Kindergarten is hard.
In March and June we forget just how hard kindergarten can be. By then the kids are independent, they are confident members of the school. They know the routines, they are starting to read, they walk boldly down the hallway and don't think twice about naps or extra snacks.
In September? Not so much.
We forget what a hard transition kindergarten can be. Many of the kids were in half day preschools before, so although they know how to follow school routines, listen to a teacher, and share their crayons they have a tolerance for only doing so for about three hours. After lunch time they are pretty much done. Only a few weeks ago it was nap time or quiet time or just down time. And now we're asking them to do math and reading and to keep sharing and to keep sitting up on the carpet and remembering to raise their hands.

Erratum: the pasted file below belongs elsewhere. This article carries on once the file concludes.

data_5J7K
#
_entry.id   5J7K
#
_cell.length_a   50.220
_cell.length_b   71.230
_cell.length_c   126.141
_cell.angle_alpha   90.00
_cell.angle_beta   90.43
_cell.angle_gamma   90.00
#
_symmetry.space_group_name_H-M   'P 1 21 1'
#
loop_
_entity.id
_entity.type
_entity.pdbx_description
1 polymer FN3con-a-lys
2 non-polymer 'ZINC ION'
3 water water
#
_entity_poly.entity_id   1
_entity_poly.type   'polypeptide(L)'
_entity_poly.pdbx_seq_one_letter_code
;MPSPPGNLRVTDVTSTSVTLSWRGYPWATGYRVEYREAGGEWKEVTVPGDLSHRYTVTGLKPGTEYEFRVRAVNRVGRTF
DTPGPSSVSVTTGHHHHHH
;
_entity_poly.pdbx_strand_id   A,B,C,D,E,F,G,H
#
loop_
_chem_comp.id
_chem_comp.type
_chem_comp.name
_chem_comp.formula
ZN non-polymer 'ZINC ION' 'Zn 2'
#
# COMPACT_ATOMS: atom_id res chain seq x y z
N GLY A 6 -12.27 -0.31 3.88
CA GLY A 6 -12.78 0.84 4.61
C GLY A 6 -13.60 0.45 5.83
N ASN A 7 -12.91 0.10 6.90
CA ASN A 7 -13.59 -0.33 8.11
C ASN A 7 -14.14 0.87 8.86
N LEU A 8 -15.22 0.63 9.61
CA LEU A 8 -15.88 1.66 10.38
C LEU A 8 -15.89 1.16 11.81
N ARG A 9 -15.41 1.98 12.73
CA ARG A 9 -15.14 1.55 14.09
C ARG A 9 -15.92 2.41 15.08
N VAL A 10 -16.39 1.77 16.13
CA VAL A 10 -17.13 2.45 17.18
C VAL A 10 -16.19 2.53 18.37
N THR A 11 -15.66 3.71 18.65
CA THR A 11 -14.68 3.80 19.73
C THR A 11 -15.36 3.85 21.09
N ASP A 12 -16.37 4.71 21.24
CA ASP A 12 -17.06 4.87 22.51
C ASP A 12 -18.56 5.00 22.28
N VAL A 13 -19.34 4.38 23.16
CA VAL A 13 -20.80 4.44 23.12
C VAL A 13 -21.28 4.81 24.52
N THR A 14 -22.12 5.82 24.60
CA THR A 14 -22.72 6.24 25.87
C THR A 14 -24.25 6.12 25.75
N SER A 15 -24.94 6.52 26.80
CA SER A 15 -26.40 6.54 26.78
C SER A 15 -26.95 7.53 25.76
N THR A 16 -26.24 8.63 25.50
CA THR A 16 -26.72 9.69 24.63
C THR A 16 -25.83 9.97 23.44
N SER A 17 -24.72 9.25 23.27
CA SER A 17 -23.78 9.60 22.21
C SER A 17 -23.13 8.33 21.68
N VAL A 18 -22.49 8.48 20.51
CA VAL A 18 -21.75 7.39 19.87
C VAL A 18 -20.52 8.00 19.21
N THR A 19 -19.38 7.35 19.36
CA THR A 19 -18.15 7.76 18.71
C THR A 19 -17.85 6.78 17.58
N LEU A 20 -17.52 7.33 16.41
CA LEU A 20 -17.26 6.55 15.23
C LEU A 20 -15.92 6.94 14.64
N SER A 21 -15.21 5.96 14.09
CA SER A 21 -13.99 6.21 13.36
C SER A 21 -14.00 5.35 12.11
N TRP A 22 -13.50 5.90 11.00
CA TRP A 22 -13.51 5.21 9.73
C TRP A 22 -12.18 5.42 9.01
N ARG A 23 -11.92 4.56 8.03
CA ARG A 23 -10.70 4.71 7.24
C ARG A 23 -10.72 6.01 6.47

Sharing all day is hard. Following directions all day might be even harder. Controlling those impulses to not call out, grab crayons, run across the room, and do your own thing? Nearly impossible.
It's coming together. Every day you can see the children standing up straighter, working longer, and remembering to raise their hands a little more. It's a work in progress. On Friday a girl proudly told me that she was working hard. She was so pleased with her own hard work that she barely noticed other children in her room were starting to goof off. A few weeks ago she wasn't exactly sure what it meant to work hard in school. It's only been three weeks and she's already taking pride in her work. By March they'll all be confident almost first graders and we will have to try hard to remember what the beginning of kindergarten was like and just how far they've each come.
But right now?
September is a hard month on a kindergarten teacher. If you know one give him or her a hug. They are working magic right now to prepare our youngest students to be life long learners. And to not pick their nose while doing it.